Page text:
February 17, 2006
California Adopts Resolution Critical of PATRIOT Act
Nancy Talanian, Director
Bill of Rights Defense Committee
Sacramento, CA - On Thursday, February 16, the California Senate voted 23-10 in favor of Senate Joint Resolution 10 relative to the USA PATRIOT Act, making California the 404th government entity and the largest of eight states to have done so. The other seven are Alaska, Colorado, Hawai’i, Idaho, Maine, Montana, and Vermont. Beginning in 2002, eleven California counties and 53 cities have passed resolutions. The combined populations of states and communities that have enacted resolutions is now nearly 87 million—roughly one in three U.S. residents. The California Assembly passed the resolution on January 3, 2006.
The Bill of Rights Defense Committee (BORDC) commends State Senator Liz Figueroa, who introduced the resolution last year, and her colleagues in the Senate and Legislature for their principled stand in defense of Californians’ civil liberties. Republicans Tom McClintock and Sam Aanestad were among those who voted for the resolution.
Said BORDC’s director, Nancy Talanian, “The California resolution sets a standard we hope Congress will follow as it considers reauthorizing several controversial sections of the PATRIOT Act and the administration’s approval of warrantless wiretaps. The resolution states that no state resources will be used to collect information based on residents’ activities that are protected by the First Amendment, or to scoop up personal records without a direct connection between the records sought and suspected criminal activity.”
California’s resolution also observes that government security measures “should be carefully designed and employed to enhance public safety without infringing on the civil liberties and rights of innocent persons in the State of California and the nation.”
The BORDC congratulates Hazem Kira of the California Civil Rights Alliance, which spearheaded the California effort, and its 23 member groups such as California’s three ACLU chapters, the Green Party and Libertarian Party of California, peace and justice groups, several interfaith organizations and local Bill of Rights Defense groups throughout California.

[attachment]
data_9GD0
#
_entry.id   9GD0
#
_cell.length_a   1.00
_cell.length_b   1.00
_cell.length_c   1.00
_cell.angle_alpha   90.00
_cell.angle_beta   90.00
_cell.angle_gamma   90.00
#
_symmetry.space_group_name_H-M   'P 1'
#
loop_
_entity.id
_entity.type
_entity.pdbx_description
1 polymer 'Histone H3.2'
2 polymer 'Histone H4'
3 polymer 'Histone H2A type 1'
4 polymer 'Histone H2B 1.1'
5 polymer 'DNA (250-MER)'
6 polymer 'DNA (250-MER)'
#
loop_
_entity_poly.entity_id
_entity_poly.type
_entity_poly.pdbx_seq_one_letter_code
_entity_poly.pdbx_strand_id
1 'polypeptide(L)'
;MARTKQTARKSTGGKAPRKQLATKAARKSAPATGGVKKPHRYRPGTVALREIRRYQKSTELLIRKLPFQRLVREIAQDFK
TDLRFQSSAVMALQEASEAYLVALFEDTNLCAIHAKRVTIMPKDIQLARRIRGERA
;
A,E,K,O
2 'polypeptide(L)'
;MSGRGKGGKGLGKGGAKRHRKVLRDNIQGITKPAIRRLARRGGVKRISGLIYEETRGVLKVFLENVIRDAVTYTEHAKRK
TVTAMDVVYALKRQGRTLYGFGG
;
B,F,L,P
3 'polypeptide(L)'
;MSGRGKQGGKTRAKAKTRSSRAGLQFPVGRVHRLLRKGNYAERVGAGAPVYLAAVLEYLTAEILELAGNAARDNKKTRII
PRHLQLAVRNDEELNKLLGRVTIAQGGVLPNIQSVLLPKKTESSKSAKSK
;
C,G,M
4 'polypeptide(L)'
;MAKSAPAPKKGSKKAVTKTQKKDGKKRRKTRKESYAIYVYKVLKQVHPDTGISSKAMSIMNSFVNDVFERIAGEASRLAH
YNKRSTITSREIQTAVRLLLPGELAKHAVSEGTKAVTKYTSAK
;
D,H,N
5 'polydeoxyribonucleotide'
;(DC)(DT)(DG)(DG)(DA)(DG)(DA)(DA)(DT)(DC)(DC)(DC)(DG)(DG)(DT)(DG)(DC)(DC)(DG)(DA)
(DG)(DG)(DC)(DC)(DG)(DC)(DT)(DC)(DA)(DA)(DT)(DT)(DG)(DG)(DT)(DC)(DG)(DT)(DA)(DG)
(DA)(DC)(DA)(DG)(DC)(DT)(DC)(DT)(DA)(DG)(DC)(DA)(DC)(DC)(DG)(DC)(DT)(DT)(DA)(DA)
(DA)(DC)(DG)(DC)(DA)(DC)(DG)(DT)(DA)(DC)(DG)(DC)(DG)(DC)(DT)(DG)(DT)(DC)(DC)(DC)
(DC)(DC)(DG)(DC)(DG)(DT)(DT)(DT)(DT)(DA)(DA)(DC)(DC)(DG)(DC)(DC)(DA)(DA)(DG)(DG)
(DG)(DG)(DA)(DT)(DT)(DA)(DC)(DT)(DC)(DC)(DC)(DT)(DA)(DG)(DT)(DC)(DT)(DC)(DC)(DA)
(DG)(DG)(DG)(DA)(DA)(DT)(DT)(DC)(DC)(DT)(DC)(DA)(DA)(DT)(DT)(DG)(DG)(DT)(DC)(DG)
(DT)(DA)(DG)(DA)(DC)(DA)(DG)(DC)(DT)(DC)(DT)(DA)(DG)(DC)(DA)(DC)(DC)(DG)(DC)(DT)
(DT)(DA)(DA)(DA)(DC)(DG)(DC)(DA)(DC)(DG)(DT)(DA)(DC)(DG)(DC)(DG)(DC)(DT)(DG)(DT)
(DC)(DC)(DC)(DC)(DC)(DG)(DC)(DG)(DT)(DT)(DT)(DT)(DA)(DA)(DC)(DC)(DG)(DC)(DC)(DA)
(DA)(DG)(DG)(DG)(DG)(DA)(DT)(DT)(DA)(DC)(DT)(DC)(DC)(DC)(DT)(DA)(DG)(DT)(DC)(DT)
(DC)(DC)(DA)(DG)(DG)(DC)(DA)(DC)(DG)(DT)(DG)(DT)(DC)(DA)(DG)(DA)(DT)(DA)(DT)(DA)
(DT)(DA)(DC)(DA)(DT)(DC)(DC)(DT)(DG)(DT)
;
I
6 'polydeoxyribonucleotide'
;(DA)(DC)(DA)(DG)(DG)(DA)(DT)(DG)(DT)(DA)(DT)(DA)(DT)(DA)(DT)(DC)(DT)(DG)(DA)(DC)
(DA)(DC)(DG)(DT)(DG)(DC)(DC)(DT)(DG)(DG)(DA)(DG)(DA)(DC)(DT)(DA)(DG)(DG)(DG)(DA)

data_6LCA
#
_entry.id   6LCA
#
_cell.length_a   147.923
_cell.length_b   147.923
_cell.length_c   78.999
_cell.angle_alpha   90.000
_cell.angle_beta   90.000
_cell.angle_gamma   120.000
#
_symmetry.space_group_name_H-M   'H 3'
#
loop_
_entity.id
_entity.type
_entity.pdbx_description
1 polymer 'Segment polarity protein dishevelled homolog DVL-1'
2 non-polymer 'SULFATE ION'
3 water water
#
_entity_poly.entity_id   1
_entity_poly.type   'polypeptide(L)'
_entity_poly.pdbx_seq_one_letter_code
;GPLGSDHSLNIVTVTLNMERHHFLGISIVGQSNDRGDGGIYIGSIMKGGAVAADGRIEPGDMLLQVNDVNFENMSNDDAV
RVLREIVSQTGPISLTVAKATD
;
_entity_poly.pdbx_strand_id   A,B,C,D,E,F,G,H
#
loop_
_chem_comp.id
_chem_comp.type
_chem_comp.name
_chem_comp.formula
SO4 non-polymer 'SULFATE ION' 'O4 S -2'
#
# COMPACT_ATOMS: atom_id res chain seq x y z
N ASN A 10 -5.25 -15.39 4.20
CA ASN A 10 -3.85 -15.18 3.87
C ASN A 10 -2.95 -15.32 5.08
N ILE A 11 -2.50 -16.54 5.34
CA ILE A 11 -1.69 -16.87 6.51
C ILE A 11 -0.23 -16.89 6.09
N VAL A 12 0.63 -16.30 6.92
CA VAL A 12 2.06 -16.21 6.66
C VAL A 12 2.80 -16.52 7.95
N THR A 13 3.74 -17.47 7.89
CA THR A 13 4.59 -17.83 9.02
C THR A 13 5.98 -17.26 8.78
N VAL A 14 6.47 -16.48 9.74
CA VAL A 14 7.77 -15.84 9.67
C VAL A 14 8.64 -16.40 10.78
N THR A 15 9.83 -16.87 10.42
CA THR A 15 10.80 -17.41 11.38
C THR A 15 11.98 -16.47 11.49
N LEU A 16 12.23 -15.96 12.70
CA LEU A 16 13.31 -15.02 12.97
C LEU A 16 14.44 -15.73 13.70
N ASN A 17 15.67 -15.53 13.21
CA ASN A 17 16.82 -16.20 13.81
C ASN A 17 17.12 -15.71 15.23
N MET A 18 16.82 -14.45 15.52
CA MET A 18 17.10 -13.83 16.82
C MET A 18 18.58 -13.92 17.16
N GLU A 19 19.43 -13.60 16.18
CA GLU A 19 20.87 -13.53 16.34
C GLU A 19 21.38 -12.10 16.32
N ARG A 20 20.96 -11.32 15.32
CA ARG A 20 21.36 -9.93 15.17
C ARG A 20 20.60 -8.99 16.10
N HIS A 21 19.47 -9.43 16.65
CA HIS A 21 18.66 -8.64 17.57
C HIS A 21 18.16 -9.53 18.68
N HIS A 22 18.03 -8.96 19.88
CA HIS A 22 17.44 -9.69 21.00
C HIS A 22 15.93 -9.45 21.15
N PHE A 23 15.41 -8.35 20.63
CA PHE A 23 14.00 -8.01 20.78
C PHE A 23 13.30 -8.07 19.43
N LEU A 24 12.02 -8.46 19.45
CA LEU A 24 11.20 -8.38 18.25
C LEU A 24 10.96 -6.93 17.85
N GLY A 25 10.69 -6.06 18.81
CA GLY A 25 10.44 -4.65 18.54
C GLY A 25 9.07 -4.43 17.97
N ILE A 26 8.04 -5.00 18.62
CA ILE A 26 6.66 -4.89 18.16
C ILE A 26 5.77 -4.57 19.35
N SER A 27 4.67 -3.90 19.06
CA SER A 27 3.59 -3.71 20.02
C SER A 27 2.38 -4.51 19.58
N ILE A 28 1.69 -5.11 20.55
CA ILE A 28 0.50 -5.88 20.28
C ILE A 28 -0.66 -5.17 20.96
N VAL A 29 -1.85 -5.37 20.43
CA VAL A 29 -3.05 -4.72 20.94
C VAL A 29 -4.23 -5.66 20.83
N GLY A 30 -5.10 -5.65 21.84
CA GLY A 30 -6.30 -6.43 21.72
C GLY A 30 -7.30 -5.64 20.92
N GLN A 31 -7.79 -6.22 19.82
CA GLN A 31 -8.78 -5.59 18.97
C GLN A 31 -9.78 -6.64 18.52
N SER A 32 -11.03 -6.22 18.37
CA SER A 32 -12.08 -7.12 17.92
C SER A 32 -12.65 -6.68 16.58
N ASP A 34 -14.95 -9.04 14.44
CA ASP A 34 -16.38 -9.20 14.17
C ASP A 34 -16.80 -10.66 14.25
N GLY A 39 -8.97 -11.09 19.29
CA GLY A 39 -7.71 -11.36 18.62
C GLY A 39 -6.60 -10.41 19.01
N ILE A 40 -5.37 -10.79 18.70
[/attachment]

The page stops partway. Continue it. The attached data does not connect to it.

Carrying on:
The passage of the California resolution has the potential to affect the PATRIOT Act debate well beyond California’s borders, as Congress considers the PATRIOT Act reauthorization.
Congress members with more civil liberties resolutions in their districts tend to be willing to take a strong stand in defense of civil liberties. BORDC data show that the 174 representatives who opposed a PATRIOT Act reauthorization compromise bill on December 14, 2005, were four and a half times as likely to have one or more resolutions passed in their districts as the 251 members who voted in favor. The Senate filibustered over that compromise bill’s inadequate civil liberties safeguards. Talanian explains, “If you go further, and compare the vote of the House of Representatives in October 2001, when only 66 representatives voted against the PATRIOT Act, to December 2005, when 174 representatives voted against the reauthorization, it is clear we’re making progress in turning our government’s attention towards our fundamental liberties. So we expect continued positive results now that the most populous state in the union has come to the defense of the Bill of Rights.”
California resolution text: http://info.sen.ca.gov/pub/bill/sen/sb_0001-0050/sjr_10_bill_20050418_introduced.html
Bill of Rights Defense Committee: